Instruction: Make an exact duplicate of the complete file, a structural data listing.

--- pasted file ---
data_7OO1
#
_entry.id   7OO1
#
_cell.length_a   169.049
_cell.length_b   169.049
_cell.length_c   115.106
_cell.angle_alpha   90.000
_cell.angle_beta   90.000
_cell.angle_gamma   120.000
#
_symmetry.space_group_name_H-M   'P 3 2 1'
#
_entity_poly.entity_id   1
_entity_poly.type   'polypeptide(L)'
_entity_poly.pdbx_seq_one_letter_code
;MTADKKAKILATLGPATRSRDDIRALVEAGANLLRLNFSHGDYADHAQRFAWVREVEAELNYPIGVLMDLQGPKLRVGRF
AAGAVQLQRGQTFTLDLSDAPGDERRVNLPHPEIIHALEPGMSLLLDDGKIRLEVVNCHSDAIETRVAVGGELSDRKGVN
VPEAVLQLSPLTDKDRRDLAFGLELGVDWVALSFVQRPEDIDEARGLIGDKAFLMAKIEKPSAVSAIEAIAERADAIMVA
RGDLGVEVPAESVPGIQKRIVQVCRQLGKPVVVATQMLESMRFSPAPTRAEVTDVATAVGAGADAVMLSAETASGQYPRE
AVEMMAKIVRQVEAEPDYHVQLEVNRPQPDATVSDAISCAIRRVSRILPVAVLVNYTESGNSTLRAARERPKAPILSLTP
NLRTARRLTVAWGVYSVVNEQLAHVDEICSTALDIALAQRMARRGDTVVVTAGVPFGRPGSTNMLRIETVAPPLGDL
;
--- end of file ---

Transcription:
data_7OO1
#
_entry.id   7OO1
#
_cell.length_a   169.049
_cell.length_b   169.049
_cell.length_c   115.106
_cell.angle_alpha   90.000
_cell.angle_beta   90.000
_cell.angle_gamma   120.000
#
_symmetry.space_group_name_H-M   'P 3 2 1'
#
_entity_poly.entity_id   1
_entity_poly.type   'polypeptide(L)'
_entity_poly.pdbx_seq_one_letter_code
;MTADKKAKILATLGPATRSRDDIRALVEAGANLLRLNFSHGDYADHAQRFAWVREVEAELNYPIGVLMDLQGPKLRVGRF
AAGAVQLQRGQTFTLDLSDAPGDERRVNLPHPEIIHALEPGMSLLLDDGKIRLEVVNCHSDAIETRVAVGGELSDRKGVN
VPEAVLQLSPLTDKDRRDLAFGLELGVDWVALSFVQRPEDIDEARGLIGDKAFLMAKIEKPSAVSAIEAIAERADAIMVA
RGDLGVEVPAESVPGIQKRIVQVCRQLGKPVVVATQMLESMRFSPAPTRAEVTDVATAVGAGADAVMLSAETASGQYPRE
AVEMMAKIVRQVEAEPDYHVQLEVNRPQPDATVSDAISCAIRRVSRILPVAVLVNYTESGNSTLRAARERPKAPILSLTP
NLRTARRLTVAWGVYSVVNEQLAHVDEICSTALDIALAQRMARRGDTVVVTAGVPFGRPGSTNMLRIETVAPPLGDL
;